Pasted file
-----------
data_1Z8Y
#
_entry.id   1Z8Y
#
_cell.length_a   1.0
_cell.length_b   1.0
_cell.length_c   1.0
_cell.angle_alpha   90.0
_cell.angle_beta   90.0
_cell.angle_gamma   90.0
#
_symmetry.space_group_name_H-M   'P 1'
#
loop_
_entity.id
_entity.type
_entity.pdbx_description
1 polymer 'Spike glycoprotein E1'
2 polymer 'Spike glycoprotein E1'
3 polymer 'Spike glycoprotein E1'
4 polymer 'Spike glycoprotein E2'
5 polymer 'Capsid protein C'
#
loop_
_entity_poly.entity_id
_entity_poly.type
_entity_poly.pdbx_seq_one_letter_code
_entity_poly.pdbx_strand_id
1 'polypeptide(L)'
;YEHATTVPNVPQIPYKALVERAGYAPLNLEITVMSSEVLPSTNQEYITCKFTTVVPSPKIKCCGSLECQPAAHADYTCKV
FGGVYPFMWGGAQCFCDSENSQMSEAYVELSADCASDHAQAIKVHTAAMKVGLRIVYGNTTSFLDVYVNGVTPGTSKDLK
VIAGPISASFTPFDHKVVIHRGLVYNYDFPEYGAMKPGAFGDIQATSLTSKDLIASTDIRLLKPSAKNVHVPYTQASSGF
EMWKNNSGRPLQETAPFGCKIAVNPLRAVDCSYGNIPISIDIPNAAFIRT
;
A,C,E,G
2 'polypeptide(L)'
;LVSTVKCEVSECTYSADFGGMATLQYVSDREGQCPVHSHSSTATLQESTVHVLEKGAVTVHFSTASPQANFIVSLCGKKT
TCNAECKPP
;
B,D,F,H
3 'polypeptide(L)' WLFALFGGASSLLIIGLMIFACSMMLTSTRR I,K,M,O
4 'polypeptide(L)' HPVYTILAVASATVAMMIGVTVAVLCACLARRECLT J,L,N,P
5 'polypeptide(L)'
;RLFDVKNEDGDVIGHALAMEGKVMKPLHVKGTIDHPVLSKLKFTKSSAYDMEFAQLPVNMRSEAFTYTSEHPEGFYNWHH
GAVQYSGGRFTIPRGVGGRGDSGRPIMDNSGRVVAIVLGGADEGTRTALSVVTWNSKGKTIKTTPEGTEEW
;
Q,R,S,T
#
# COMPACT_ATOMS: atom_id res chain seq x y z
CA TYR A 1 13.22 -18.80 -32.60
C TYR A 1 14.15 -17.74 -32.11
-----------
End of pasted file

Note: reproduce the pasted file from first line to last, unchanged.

data_1Z8Y
#
_entry.id   1Z8Y
#
_cell.length_a   1.0
_cell.length_b   1.0
_cell.length_c   1.0
_cell.angle_alpha   90.0
_cell.angle_beta   90.0
_cell.angle_gamma   90.0
#
_symmetry.space_group_name_H-M   'P 1'
#
loop_
_entity.id
_entity.type
_entity.pdbx_description
1 polymer 'Spike glycoprotein E1'
2 polymer 'Spike glycoprotein E1'
3 polymer 'Spike glycoprotein E1'
4 polymer 'Spike glycoprotein E2'
5 polymer 'Capsid protein C'
#
loop_
_entity_poly.entity_id
_entity_poly.type
_entity_poly.pdbx_seq_one_letter_code
_entity_poly.pdbx_strand_id
1 'polypeptide(L)'
;YEHATTVPNVPQIPYKALVERAGYAPLNLEITVMSSEVLPSTNQEYITCKFTTVVPSPKIKCCGSLECQPAAHADYTCKV
FGGVYPFMWGGAQCFCDSENSQMSEAYVELSADCASDHAQAIKVHTAAMKVGLRIVYGNTTSFLDVYVNGVTPGTSKDLK
VIAGPISASFTPFDHKVVIHRGLVYNYDFPEYGAMKPGAFGDIQATSLTSKDLIASTDIRLLKPSAKNVHVPYTQASSGF
EMWKNNSGRPLQETAPFGCKIAVNPLRAVDCSYGNIPISIDIPNAAFIRT
;
A,C,E,G
2 'polypeptide(L)'
;LVSTVKCEVSECTYSADFGGMATLQYVSDREGQCPVHSHSSTATLQESTVHVLEKGAVTVHFSTASPQANFIVSLCGKKT
TCNAECKPP
;
B,D,F,H
3 'polypeptide(L)' WLFALFGGASSLLIIGLMIFACSMMLTSTRR I,K,M,O
4 'polypeptide(L)' HPVYTILAVASATVAMMIGVTVAVLCACLARRECLT J,L,N,P
5 'polypeptide(L)'
;RLFDVKNEDGDVIGHALAMEGKVMKPLHVKGTIDHPVLSKLKFTKSSAYDMEFAQLPVNMRSEAFTYTSEHPEGFYNWHH
GAVQYSGGRFTIPRGVGGRGDSGRPIMDNSGRVVAIVLGGADEGTRTALSVVTWNSKGKTIKTTPEGTEEW
;
Q,R,S,T
#
# COMPACT_ATOMS: atom_id res chain seq x y z
CA TYR A 1 13.22 -18.80 -32.60
C TYR A 1 14.15 -17.74 -32.11